BRAD PAGE: They actually provide a pretty essential service right now, Jenny. The lights are on in Victoria, as far as I’m concerned. But the point here is that these companies in very short order, will find themselves where they are financially impaired, to the point where their banks as well as their equity holders, are finding that they need to come in and start taking some action, which in many ways…
JENNY BROCKIE: So are you saying, it’s going to threaten supply, base load power supply?
BRAD PAGE: Look, without sensible transitional arrangements that make sure we ease into this and that we deal to this impairment that some of these companies could face, then in the worst sets of circumstances, we can see supply interruptions. It’s a very complicated area because multiple markets interface here, so that’s really the problem.
JENNY BROCKIE: I would like a response from you on this, Ross Garnaut because you have said the energy generators shouldn’t get compensation – why?
PROFESSOR ROSS GARNAUT: The question is – why should they Jenny? The proposal was, in the Government’s scheme, in the end of 2009, that over $3 billion would be given in free permits to generators and you need a good reason for that. Now, if there was a big issue of energy security, if the lights were going to go out, without giving away that $3 billion, then that would be a good reason – a very good one.
But as Brad has said, generators will do all they can to pass on the costs. Some generators won’t have costs to pass on, but the price will still go up, they’re putting the price on carbon through the emissions trading scheme, with a fixed price and with a floating price, will put up the price of electricity. All generators will benefit from that – there will be winners and losers. Brad’s doing a tremendous job for his association in trying to get money for the losers without taking anything from the winners.
But we’ve got to have someone here speaking for the community and the community’s interest is in energy security, to the extent that there is an issue, a financial market issue of the kind Brad mentioned. And the solution to a financial market problem is a financial market solution. And if that’s a problem – I’m not sure it will be – but if it is, then my transitional Commonwealth guarantee will be a cheap way of dealing with it.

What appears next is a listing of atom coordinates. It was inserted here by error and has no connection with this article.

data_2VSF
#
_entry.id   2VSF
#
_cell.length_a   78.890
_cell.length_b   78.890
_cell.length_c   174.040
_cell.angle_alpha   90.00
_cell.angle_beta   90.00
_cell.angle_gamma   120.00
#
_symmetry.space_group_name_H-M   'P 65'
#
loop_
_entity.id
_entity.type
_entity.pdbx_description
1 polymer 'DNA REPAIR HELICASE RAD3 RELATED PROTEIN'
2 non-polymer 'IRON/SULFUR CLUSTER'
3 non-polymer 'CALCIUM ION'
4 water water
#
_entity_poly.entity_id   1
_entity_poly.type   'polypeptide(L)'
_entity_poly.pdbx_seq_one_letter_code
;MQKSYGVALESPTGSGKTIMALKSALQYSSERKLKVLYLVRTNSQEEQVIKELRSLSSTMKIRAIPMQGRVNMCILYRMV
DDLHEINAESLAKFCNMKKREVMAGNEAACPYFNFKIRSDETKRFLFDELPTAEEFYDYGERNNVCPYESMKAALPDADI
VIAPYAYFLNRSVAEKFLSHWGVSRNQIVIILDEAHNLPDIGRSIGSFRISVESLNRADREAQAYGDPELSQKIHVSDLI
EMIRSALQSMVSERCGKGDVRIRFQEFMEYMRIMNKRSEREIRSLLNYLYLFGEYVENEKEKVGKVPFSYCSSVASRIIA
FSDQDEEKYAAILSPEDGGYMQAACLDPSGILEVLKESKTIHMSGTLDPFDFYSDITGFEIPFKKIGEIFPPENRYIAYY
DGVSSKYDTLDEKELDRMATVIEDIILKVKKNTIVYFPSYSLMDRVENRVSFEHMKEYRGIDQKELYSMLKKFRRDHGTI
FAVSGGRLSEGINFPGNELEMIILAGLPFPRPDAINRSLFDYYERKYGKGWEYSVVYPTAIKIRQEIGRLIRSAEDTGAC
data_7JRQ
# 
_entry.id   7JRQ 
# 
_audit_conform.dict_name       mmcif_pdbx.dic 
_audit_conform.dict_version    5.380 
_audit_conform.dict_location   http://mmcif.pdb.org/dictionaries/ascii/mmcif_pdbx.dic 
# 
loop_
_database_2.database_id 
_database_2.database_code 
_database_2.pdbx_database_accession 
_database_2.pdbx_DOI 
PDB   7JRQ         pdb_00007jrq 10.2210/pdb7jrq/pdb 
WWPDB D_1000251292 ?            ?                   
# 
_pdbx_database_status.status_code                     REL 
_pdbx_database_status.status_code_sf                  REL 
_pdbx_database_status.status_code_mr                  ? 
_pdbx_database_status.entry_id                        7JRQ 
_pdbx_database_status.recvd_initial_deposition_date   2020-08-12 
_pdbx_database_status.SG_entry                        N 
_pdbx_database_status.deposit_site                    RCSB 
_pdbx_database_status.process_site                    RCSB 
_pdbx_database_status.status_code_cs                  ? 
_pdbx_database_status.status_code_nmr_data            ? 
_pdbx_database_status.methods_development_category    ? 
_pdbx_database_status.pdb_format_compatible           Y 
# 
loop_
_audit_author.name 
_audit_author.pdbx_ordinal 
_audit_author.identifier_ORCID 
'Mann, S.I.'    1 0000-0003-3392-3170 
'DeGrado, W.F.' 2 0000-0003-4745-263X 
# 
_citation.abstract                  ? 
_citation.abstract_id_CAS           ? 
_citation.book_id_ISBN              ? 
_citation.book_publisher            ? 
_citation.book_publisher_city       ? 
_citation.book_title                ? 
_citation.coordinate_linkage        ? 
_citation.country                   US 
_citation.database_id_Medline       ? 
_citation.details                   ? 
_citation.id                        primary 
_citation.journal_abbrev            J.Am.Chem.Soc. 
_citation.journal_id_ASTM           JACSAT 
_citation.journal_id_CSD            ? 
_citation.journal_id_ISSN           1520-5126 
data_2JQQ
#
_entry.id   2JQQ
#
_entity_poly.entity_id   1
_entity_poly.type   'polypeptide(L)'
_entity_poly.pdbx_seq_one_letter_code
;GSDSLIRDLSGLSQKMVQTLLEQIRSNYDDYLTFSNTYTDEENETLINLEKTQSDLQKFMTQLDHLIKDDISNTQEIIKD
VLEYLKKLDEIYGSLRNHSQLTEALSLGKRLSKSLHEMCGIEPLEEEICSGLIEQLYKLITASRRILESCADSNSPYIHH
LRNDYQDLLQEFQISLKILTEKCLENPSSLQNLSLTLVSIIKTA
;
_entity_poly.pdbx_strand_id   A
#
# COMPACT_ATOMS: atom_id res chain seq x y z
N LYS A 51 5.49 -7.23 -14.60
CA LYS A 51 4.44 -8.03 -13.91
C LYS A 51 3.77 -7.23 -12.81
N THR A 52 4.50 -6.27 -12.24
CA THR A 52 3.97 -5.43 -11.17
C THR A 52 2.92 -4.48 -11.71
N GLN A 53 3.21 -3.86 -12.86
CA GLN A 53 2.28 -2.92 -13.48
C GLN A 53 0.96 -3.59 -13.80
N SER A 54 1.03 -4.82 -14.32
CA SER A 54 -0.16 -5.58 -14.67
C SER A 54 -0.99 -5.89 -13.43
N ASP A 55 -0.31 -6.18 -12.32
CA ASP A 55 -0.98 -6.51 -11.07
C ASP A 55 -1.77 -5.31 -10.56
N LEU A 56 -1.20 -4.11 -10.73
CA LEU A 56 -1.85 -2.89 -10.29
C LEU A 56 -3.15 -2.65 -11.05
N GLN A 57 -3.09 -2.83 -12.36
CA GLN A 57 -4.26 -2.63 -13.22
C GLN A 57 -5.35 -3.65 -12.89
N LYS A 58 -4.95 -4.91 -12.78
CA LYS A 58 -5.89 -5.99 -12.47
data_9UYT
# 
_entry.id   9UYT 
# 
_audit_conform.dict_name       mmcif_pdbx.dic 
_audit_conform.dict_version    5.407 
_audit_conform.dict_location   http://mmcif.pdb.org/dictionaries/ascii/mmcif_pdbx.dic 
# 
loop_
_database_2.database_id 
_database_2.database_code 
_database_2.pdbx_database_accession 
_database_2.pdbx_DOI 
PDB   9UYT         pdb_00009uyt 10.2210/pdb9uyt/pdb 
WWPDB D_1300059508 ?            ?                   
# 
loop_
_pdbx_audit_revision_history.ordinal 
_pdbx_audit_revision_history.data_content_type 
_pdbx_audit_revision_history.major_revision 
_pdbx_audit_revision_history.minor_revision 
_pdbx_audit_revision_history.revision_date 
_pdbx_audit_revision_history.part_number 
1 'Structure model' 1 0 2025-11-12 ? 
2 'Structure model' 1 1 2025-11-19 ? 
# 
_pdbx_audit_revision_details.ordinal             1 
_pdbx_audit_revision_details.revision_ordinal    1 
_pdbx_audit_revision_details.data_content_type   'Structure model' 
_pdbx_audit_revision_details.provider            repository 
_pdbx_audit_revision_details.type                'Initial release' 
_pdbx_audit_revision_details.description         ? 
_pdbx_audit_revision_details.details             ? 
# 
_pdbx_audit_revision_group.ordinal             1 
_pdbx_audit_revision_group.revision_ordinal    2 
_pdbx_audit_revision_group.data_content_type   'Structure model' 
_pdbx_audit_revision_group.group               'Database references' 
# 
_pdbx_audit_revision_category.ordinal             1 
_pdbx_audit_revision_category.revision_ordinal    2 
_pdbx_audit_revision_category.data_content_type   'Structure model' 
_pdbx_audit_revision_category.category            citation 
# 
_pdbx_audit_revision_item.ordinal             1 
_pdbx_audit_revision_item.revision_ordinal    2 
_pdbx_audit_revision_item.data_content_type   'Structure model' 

JENNY BROCKIE: OK, does that reassure you, Brad?
BRAD PAGE: So Jenny, if I can just respond to Ross on that. First of all, I would like to recognise that between his last report and the update, Ross has acknowledged that there may be a problem here. And to give Ross his due, that’s a movement from where he was. With respect, though, Ross, I’m not so sure that low-cost Government guarantees is necessarily the solution here.
Essentially, what you are doing here is you’re saying that the Australian tax payer should then take on the then take on the debt liability of these companies that are in financial despair and they are in financial despair because the application of a carbon price that is then going to continue to rise – in other words, their economics of operation continues to deteriorate. Now, at some point, there’s got to come a point where the Australian taxpayer says enough. But what is the asset that they have got left to secure their loan guarantee? In other words are we nationalising the assets here? And are we suddenly providing to the worst emitters some sort of competitive improved position because they now have a lower cost of debt than any of their competitors – it seems like an odd way to solve a problem.
We ought to fix it up front and actually have a sensible transition for the whole sector so that we get competitive outcomes, really reduce our emissions, get the new investment in place and have a secure electricity supply. That ought to be the objective.
JENNY BROCKIE: Quick Ross Garnaut, a quick response to that?